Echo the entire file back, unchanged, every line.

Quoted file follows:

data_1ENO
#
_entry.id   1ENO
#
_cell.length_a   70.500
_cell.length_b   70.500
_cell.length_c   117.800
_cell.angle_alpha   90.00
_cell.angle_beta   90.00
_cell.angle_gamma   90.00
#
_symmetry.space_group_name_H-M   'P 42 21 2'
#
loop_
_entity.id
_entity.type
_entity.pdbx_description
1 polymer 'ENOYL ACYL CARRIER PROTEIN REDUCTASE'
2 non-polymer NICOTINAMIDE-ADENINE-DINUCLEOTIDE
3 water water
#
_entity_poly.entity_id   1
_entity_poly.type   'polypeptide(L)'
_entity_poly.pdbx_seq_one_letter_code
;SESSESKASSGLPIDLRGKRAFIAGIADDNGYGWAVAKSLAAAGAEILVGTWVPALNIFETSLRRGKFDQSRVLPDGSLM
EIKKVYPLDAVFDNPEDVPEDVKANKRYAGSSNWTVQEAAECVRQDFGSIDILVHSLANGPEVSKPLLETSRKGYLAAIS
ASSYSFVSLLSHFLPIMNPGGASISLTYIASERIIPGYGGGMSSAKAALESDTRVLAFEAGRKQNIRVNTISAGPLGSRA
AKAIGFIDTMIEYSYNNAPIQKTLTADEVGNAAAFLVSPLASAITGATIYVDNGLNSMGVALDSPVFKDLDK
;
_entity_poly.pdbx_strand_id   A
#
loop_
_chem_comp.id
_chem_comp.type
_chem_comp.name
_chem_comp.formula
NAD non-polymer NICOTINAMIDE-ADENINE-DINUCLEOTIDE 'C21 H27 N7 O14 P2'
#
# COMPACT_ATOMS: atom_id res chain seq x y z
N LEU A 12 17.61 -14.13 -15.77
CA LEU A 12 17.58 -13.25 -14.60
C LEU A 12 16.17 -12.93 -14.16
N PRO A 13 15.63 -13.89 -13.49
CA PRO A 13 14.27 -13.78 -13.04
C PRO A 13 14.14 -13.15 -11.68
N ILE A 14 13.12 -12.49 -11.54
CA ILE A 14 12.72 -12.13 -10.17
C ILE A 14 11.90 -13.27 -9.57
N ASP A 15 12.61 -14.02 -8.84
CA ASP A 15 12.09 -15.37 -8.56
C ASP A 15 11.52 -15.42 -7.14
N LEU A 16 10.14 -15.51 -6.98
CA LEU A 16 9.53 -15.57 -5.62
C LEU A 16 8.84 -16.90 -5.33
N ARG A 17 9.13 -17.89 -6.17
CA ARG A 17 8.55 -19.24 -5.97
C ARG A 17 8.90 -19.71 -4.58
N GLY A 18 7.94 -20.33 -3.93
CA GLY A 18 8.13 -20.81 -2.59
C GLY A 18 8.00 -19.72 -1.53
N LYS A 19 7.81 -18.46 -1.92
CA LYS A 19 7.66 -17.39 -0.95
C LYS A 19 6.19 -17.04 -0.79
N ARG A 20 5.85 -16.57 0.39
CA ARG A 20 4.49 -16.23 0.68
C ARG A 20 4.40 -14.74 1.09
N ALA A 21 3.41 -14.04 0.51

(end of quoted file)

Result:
data_1ENO
#
_entry.id   1ENO
#
_cell.length_a   70.500
_cell.length_b   70.500
_cell.length_c   117.800
_cell.angle_alpha   90.00
_cell.angle_beta   90.00
_cell.angle_gamma   90.00
#
_symmetry.space_group_name_H-M   'P 42 21 2'
#
loop_
_entity.id
_entity.type
_entity.pdbx_description
1 polymer 'ENOYL ACYL CARRIER PROTEIN REDUCTASE'
2 non-polymer NICOTINAMIDE-ADENINE-DINUCLEOTIDE
3 water water
#
_entity_poly.entity_id   1
_entity_poly.type   'polypeptide(L)'
_entity_poly.pdbx_seq_one_letter_code
;SESSESKASSGLPIDLRGKRAFIAGIADDNGYGWAVAKSLAAAGAEILVGTWVPALNIFETSLRRGKFDQSRVLPDGSLM
EIKKVYPLDAVFDNPEDVPEDVKANKRYAGSSNWTVQEAAECVRQDFGSIDILVHSLANGPEVSKPLLETSRKGYLAAIS
ASSYSFVSLLSHFLPIMNPGGASISLTYIASERIIPGYGGGMSSAKAALESDTRVLAFEAGRKQNIRVNTISAGPLGSRA
AKAIGFIDTMIEYSYNNAPIQKTLTADEVGNAAAFLVSPLASAITGATIYVDNGLNSMGVALDSPVFKDLDK
;
_entity_poly.pdbx_strand_id   A
#
loop_
_chem_comp.id
_chem_comp.type
_chem_comp.name
_chem_comp.formula
NAD non-polymer NICOTINAMIDE-ADENINE-DINUCLEOTIDE 'C21 H27 N7 O14 P2'
#
# COMPACT_ATOMS: atom_id res chain seq x y z
N LEU A 12 17.61 -14.13 -15.77
CA LEU A 12 17.58 -13.25 -14.60
C LEU A 12 16.17 -12.93 -14.16
N PRO A 13 15.63 -13.89 -13.49
CA PRO A 13 14.27 -13.78 -13.04
C PRO A 13 14.14 -13.15 -11.68
N ILE A 14 13.12 -12.49 -11.54
CA ILE A 14 12.72 -12.13 -10.17
C ILE A 14 11.90 -13.27 -9.57
N ASP A 15 12.61 -14.02 -8.84
CA ASP A 15 12.09 -15.37 -8.56
C ASP A 15 11.52 -15.42 -7.14
N LEU A 16 10.14 -15.51 -6.98
CA LEU A 16 9.53 -15.57 -5.62
C LEU A 16 8.84 -16.90 -5.33
N ARG A 17 9.13 -17.89 -6.17
CA ARG A 17 8.55 -19.24 -5.97
C ARG A 17 8.90 -19.71 -4.58
N GLY A 18 7.94 -20.33 -3.93
CA GLY A 18 8.13 -20.81 -2.59
C GLY A 18 8.00 -19.72 -1.53
N LYS A 19 7.81 -18.46 -1.92
CA LYS A 19 7.66 -17.39 -0.95
C LYS A 19 6.19 -17.04 -0.79
N ARG A 20 5.85 -16.57 0.39
CA ARG A 20 4.49 -16.23 0.68
C ARG A 20 4.40 -14.74 1.09
N ALA A 21 3.41 -14.04 0.51